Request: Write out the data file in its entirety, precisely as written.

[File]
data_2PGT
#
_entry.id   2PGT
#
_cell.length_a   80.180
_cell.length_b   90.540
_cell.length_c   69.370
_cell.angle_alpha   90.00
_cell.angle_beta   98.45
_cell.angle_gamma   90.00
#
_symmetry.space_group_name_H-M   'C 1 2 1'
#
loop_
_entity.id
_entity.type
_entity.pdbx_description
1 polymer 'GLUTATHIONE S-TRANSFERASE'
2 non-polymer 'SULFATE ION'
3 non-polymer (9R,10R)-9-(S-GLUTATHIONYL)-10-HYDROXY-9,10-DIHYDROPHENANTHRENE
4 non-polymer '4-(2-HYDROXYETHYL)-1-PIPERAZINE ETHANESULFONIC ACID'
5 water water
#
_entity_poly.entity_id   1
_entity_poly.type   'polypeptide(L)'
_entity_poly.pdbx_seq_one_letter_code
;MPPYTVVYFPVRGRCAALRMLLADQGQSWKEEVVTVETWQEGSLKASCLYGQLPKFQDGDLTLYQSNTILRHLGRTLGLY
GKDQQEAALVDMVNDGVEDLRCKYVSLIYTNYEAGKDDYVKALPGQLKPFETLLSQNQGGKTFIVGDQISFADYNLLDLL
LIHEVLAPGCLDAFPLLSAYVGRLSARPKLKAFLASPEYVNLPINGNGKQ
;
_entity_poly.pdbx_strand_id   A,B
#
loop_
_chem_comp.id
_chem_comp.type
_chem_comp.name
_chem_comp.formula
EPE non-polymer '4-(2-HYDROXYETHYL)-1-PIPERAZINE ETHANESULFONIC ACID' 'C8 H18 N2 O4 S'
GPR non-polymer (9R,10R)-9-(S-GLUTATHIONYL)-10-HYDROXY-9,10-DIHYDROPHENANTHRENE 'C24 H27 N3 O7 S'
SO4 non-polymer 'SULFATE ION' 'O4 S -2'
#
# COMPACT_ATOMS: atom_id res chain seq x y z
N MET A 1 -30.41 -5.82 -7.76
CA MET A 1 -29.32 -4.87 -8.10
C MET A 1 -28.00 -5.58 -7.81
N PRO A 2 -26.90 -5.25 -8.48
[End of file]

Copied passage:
data_2PGT
#
_entry.id   2PGT
#
_cell.length_a   80.180
_cell.length_b   90.540
_cell.length_c   69.370
_cell.angle_alpha   90.00
_cell.angle_beta   98.45
_cell.angle_gamma   90.00
#
_symmetry.space_group_name_H-M   'C 1 2 1'
#
loop_
_entity.id
_entity.type
_entity.pdbx_description
1 polymer 'GLUTATHIONE S-TRANSFERASE'
2 non-polymer 'SULFATE ION'
3 non-polymer (9R,10R)-9-(S-GLUTATHIONYL)-10-HYDROXY-9,10-DIHYDROPHENANTHRENE
4 non-polymer '4-(2-HYDROXYETHYL)-1-PIPERAZINE ETHANESULFONIC ACID'
5 water water
#
_entity_poly.entity_id   1
_entity_poly.type   'polypeptide(L)'
_entity_poly.pdbx_seq_one_letter_code
;MPPYTVVYFPVRGRCAALRMLLADQGQSWKEEVVTVETWQEGSLKASCLYGQLPKFQDGDLTLYQSNTILRHLGRTLGLY
GKDQQEAALVDMVNDGVEDLRCKYVSLIYTNYEAGKDDYVKALPGQLKPFETLLSQNQGGKTFIVGDQISFADYNLLDLL
LIHEVLAPGCLDAFPLLSAYVGRLSARPKLKAFLASPEYVNLPINGNGKQ
;
_entity_poly.pdbx_strand_id   A,B
#
loop_
_chem_comp.id
_chem_comp.type
_chem_comp.name
_chem_comp.formula
EPE non-polymer '4-(2-HYDROXYETHYL)-1-PIPERAZINE ETHANESULFONIC ACID' 'C8 H18 N2 O4 S'
GPR non-polymer (9R,10R)-9-(S-GLUTATHIONYL)-10-HYDROXY-9,10-DIHYDROPHENANTHRENE 'C24 H27 N3 O7 S'
SO4 non-polymer 'SULFATE ION' 'O4 S -2'
#
# COMPACT_ATOMS: atom_id res chain seq x y z
N MET A 1 -30.41 -5.82 -7.76
CA MET A 1 -29.32 -4.87 -8.10
C MET A 1 -28.00 -5.58 -7.81
N PRO A 2 -26.90 -5.25 -8.48